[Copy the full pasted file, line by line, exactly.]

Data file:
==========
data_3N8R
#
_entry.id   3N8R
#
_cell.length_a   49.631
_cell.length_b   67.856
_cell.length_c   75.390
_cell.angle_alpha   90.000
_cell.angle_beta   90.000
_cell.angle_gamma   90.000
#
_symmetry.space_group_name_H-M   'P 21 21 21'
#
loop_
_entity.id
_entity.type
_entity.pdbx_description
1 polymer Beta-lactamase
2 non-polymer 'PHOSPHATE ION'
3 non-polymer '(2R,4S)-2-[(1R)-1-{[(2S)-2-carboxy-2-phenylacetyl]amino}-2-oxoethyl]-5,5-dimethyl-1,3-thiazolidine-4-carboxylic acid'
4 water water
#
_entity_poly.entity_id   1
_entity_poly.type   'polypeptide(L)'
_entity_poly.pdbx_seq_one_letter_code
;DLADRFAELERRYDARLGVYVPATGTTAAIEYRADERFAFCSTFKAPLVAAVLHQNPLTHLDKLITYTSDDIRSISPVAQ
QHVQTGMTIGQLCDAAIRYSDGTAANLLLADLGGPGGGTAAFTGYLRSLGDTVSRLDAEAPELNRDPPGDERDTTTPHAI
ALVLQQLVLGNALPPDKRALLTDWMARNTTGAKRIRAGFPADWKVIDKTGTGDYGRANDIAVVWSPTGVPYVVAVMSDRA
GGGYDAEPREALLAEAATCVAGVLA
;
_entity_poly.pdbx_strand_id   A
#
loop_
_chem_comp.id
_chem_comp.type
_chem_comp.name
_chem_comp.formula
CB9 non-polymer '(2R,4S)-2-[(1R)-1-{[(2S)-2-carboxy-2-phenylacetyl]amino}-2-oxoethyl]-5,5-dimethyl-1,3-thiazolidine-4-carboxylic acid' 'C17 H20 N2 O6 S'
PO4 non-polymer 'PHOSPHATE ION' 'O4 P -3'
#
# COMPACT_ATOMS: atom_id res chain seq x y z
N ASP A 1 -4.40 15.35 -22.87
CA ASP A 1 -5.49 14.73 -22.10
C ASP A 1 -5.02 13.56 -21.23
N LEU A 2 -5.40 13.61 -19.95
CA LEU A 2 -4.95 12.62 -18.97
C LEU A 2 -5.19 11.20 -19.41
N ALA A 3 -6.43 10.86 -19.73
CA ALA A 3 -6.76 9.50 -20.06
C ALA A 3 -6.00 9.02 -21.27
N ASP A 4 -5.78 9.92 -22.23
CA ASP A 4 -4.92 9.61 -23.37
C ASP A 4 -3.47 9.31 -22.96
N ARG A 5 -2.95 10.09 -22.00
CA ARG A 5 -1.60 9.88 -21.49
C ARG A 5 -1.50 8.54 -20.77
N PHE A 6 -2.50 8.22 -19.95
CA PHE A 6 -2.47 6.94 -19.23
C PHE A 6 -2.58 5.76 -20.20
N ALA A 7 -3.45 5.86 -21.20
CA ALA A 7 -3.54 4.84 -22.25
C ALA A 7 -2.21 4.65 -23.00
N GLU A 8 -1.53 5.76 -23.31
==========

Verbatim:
data_3N8R
#
_entry.id   3N8R
#
_cell.length_a   49.631
_cell.length_b   67.856
_cell.length_c   75.390
_cell.angle_alpha   90.000
_cell.angle_beta   90.000
_cell.angle_gamma   90.000
#
_symmetry.space_group_name_H-M   'P 21 21 21'
#
loop_
_entity.id
_entity.type
_entity.pdbx_description
1 polymer Beta-lactamase
2 non-polymer 'PHOSPHATE ION'
3 non-polymer '(2R,4S)-2-[(1R)-1-{[(2S)-2-carboxy-2-phenylacetyl]amino}-2-oxoethyl]-5,5-dimethyl-1,3-thiazolidine-4-carboxylic acid'
4 water water
#
_entity_poly.entity_id   1
_entity_poly.type   'polypeptide(L)'
_entity_poly.pdbx_seq_one_letter_code
;DLADRFAELERRYDARLGVYVPATGTTAAIEYRADERFAFCSTFKAPLVAAVLHQNPLTHLDKLITYTSDDIRSISPVAQ
QHVQTGMTIGQLCDAAIRYSDGTAANLLLADLGGPGGGTAAFTGYLRSLGDTVSRLDAEAPELNRDPPGDERDTTTPHAI
ALVLQQLVLGNALPPDKRALLTDWMARNTTGAKRIRAGFPADWKVIDKTGTGDYGRANDIAVVWSPTGVPYVVAVMSDRA
GGGYDAEPREALLAEAATCVAGVLA
;
_entity_poly.pdbx_strand_id   A
#
loop_
_chem_comp.id
_chem_comp.type
_chem_comp.name
_chem_comp.formula
CB9 non-polymer '(2R,4S)-2-[(1R)-1-{[(2S)-2-carboxy-2-phenylacetyl]amino}-2-oxoethyl]-5,5-dimethyl-1,3-thiazolidine-4-carboxylic acid' 'C17 H20 N2 O6 S'
PO4 non-polymer 'PHOSPHATE ION' 'O4 P -3'
#
# COMPACT_ATOMS: atom_id res chain seq x y z
N ASP A 1 -4.40 15.35 -22.87
CA ASP A 1 -5.49 14.73 -22.10
C ASP A 1 -5.02 13.56 -21.23
N LEU A 2 -5.40 13.61 -19.95
CA LEU A 2 -4.95 12.62 -18.97
C LEU A 2 -5.19 11.20 -19.41
N ALA A 3 -6.43 10.86 -19.73
CA ALA A 3 -6.76 9.50 -20.06
C ALA A 3 -6.00 9.02 -21.27
N ASP A 4 -5.78 9.92 -22.23
CA ASP A 4 -4.92 9.61 -23.37
C ASP A 4 -3.47 9.31 -22.96
N ARG A 5 -2.95 10.09 -22.00
CA ARG A 5 -1.60 9.88 -21.49
C ARG A 5 -1.50 8.54 -20.77
N PHE A 6 -2.50 8.22 -19.95
CA PHE A 6 -2.47 6.94 -19.23
C PHE A 6 -2.58 5.76 -20.20
N ALA A 7 -3.45 5.86 -21.20
CA ALA A 7 -3.54 4.84 -22.25
C ALA A 7 -2.21 4.65 -23.00
N GLU A 8 -1.53 5.76 -23.31